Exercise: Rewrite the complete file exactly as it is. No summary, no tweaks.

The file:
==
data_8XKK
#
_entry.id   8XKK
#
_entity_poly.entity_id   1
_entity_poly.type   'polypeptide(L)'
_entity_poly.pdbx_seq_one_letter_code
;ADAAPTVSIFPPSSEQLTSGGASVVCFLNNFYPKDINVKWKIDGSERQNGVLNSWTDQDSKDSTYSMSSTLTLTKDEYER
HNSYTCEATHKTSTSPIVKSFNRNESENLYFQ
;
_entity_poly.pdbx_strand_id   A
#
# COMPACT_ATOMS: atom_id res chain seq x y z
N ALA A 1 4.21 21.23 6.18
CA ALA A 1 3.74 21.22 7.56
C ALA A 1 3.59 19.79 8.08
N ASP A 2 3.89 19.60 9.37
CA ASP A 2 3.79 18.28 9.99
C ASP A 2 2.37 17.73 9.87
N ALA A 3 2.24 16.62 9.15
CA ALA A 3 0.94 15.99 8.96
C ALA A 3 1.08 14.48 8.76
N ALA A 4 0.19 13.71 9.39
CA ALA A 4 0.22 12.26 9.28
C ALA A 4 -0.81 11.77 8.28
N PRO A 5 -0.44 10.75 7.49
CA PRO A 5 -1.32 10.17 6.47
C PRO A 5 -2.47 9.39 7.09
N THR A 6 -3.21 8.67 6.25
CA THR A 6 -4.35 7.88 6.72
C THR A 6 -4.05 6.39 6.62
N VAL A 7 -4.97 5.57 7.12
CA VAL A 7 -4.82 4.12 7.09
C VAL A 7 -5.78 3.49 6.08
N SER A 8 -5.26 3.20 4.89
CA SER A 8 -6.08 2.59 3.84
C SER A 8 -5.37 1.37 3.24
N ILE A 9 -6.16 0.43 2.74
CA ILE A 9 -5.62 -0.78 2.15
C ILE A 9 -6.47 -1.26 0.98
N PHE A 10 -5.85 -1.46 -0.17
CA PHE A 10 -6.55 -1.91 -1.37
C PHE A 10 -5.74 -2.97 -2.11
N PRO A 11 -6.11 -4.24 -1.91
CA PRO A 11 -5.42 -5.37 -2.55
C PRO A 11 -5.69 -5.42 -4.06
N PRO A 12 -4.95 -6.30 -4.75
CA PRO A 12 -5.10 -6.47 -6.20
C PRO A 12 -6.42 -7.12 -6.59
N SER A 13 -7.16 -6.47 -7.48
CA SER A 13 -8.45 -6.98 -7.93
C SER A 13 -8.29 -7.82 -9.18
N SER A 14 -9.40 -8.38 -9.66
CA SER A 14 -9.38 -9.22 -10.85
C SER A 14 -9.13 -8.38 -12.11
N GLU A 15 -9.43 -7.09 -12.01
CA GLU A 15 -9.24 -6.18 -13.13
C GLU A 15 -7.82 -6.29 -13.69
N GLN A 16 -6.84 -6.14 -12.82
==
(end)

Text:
data_8XKK
#
_entry.id   8XKK
#
_entity_poly.entity_id   1
_entity_poly.type   'polypeptide(L)'
_entity_poly.pdbx_seq_one_letter_code
;ADAAPTVSIFPPSSEQLTSGGASVVCFLNNFYPKDINVKWKIDGSERQNGVLNSWTDQDSKDSTYSMSSTLTLTKDEYER
HNSYTCEATHKTSTSPIVKSFNRNESENLYFQ
;
_entity_poly.pdbx_strand_id   A
#
# COMPACT_ATOMS: atom_id res chain seq x y z
N ALA A 1 4.21 21.23 6.18
CA ALA A 1 3.74 21.22 7.56
C ALA A 1 3.59 19.79 8.08
N ASP A 2 3.89 19.60 9.37
CA ASP A 2 3.79 18.28 9.99
C ASP A 2 2.37 17.73 9.87
N ALA A 3 2.24 16.62 9.15
CA ALA A 3 0.94 15.99 8.96
C ALA A 3 1.08 14.48 8.76
N ALA A 4 0.19 13.71 9.39
CA ALA A 4 0.22 12.26 9.28
C ALA A 4 -0.81 11.77 8.28
N PRO A 5 -0.44 10.75 7.49
CA PRO A 5 -1.32 10.17 6.47
C PRO A 5 -2.47 9.39 7.09
N THR A 6 -3.21 8.67 6.25
CA THR A 6 -4.35 7.88 6.72
C THR A 6 -4.05 6.39 6.62
N VAL A 7 -4.97 5.57 7.12
CA VAL A 7 -4.82 4.12 7.09
C VAL A 7 -5.78 3.49 6.08
N SER A 8 -5.26 3.20 4.89
CA SER A 8 -6.08 2.59 3.84
C SER A 8 -5.37 1.37 3.24
N ILE A 9 -6.16 0.43 2.74
CA ILE A 9 -5.62 -0.78 2.15
C ILE A 9 -6.47 -1.26 0.98
N PHE A 10 -5.85 -1.46 -0.17
CA PHE A 10 -6.55 -1.91 -1.37
C PHE A 10 -5.74 -2.97 -2.11
N PRO A 11 -6.11 -4.24 -1.91
CA PRO A 11 -5.42 -5.37 -2.55
C PRO A 11 -5.69 -5.42 -4.06
N PRO A 12 -4.95 -6.30 -4.75
CA PRO A 12 -5.10 -6.47 -6.20
C PRO A 12 -6.42 -7.12 -6.59
N SER A 13 -7.16 -6.47 -7.48
CA SER A 13 -8.45 -6.98 -7.93
C SER A 13 -8.29 -7.82 -9.18
N SER A 14 -9.40 -8.38 -9.66
CA SER A 14 -9.38 -9.22 -10.85
C SER A 14 -9.13 -8.38 -12.11
N GLU A 15 -9.43 -7.09 -12.01
CA GLU A 15 -9.24 -6.18 -13.13
C GLU A 15 -7.82 -6.29 -13.69
N GLN A 16 -6.84 -6.14 -12.82